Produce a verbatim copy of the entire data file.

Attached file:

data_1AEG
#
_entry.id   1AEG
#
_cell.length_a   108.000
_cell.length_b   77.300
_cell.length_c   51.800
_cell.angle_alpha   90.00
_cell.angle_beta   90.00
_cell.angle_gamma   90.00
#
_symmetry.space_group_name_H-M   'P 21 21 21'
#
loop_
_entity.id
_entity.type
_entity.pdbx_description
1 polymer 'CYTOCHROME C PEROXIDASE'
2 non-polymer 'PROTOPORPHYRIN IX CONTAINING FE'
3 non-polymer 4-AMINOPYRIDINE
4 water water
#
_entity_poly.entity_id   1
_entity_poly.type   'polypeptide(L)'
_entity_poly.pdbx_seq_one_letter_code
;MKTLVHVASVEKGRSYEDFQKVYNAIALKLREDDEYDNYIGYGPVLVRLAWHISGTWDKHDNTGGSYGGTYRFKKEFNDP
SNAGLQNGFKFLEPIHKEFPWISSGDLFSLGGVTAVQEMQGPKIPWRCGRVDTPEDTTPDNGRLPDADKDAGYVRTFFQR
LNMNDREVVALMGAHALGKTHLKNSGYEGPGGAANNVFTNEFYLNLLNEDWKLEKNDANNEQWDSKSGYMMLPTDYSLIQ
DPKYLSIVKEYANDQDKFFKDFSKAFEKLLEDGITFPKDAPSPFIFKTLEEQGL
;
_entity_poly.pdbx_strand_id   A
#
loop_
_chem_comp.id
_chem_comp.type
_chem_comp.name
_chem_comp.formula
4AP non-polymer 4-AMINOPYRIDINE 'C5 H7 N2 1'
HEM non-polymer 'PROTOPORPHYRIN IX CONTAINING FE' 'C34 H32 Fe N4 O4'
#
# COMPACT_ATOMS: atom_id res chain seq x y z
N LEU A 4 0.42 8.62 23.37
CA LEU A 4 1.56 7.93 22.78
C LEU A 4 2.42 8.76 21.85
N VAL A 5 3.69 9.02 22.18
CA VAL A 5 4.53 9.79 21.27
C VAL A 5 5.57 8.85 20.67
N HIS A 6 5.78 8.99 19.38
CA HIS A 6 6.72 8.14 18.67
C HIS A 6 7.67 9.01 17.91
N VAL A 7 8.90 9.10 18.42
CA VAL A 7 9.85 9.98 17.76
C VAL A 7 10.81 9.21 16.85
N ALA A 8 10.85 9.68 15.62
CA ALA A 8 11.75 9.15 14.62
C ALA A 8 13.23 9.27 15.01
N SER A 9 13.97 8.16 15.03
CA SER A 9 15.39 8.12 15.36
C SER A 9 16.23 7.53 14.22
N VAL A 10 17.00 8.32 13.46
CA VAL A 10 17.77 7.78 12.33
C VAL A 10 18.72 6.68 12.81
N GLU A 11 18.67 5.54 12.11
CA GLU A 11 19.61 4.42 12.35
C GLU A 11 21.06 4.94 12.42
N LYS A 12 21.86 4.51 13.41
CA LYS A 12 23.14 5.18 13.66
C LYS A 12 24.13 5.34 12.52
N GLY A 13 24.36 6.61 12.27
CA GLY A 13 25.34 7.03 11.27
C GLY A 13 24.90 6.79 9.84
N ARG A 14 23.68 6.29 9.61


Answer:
data_1AEG
#
_entry.id   1AEG
#
_cell.length_a   108.000
_cell.length_b   77.300
_cell.length_c   51.800
_cell.angle_alpha   90.00
_cell.angle_beta   90.00
_cell.angle_gamma   90.00
#
_symmetry.space_group_name_H-M   'P 21 21 21'
#
loop_
_entity.id
_entity.type
_entity.pdbx_description
1 polymer 'CYTOCHROME C PEROXIDASE'
2 non-polymer 'PROTOPORPHYRIN IX CONTAINING FE'
3 non-polymer 4-AMINOPYRIDINE
4 water water
#
_entity_poly.entity_id   1
_entity_poly.type   'polypeptide(L)'
_entity_poly.pdbx_seq_one_letter_code
;MKTLVHVASVEKGRSYEDFQKVYNAIALKLREDDEYDNYIGYGPVLVRLAWHISGTWDKHDNTGGSYGGTYRFKKEFNDP
SNAGLQNGFKFLEPIHKEFPWISSGDLFSLGGVTAVQEMQGPKIPWRCGRVDTPEDTTPDNGRLPDADKDAGYVRTFFQR
LNMNDREVVALMGAHALGKTHLKNSGYEGPGGAANNVFTNEFYLNLLNEDWKLEKNDANNEQWDSKSGYMMLPTDYSLIQ
DPKYLSIVKEYANDQDKFFKDFSKAFEKLLEDGITFPKDAPSPFIFKTLEEQGL
;
_entity_poly.pdbx_strand_id   A
#
loop_
_chem_comp.id
_chem_comp.type
_chem_comp.name
_chem_comp.formula
4AP non-polymer 4-AMINOPYRIDINE 'C5 H7 N2 1'
HEM non-polymer 'PROTOPORPHYRIN IX CONTAINING FE' 'C34 H32 Fe N4 O4'
#
# COMPACT_ATOMS: atom_id res chain seq x y z
N LEU A 4 0.42 8.62 23.37
CA LEU A 4 1.56 7.93 22.78
C LEU A 4 2.42 8.76 21.85
N VAL A 5 3.69 9.02 22.18
CA VAL A 5 4.53 9.79 21.27
C VAL A 5 5.57 8.85 20.67
N HIS A 6 5.78 8.99 19.38
CA HIS A 6 6.72 8.14 18.67
C HIS A 6 7.67 9.01 17.91
N VAL A 7 8.90 9.10 18.42
CA VAL A 7 9.85 9.98 17.76
C VAL A 7 10.81 9.21 16.85
N ALA A 8 10.85 9.68 15.62
CA ALA A 8 11.75 9.15 14.62
C ALA A 8 13.23 9.27 15.01
N SER A 9 13.97 8.16 15.03
CA SER A 9 15.39 8.12 15.36
C SER A 9 16.23 7.53 14.22
N VAL A 10 17.00 8.32 13.46
CA VAL A 10 17.77 7.78 12.33
C VAL A 10 18.72 6.68 12.81
N GLU A 11 18.67 5.54 12.11
CA GLU A 11 19.61 4.42 12.35
C GLU A 11 21.06 4.94 12.42
N LYS A 12 21.86 4.51 13.41
CA LYS A 12 23.14 5.18 13.66
C LYS A 12 24.13 5.34 12.52
N GLY A 13 24.36 6.61 12.27
CA GLY A 13 25.34 7.03 11.27
C GLY A 13 24.90 6.79 9.84
N ARG A 14 23.68 6.29 9.61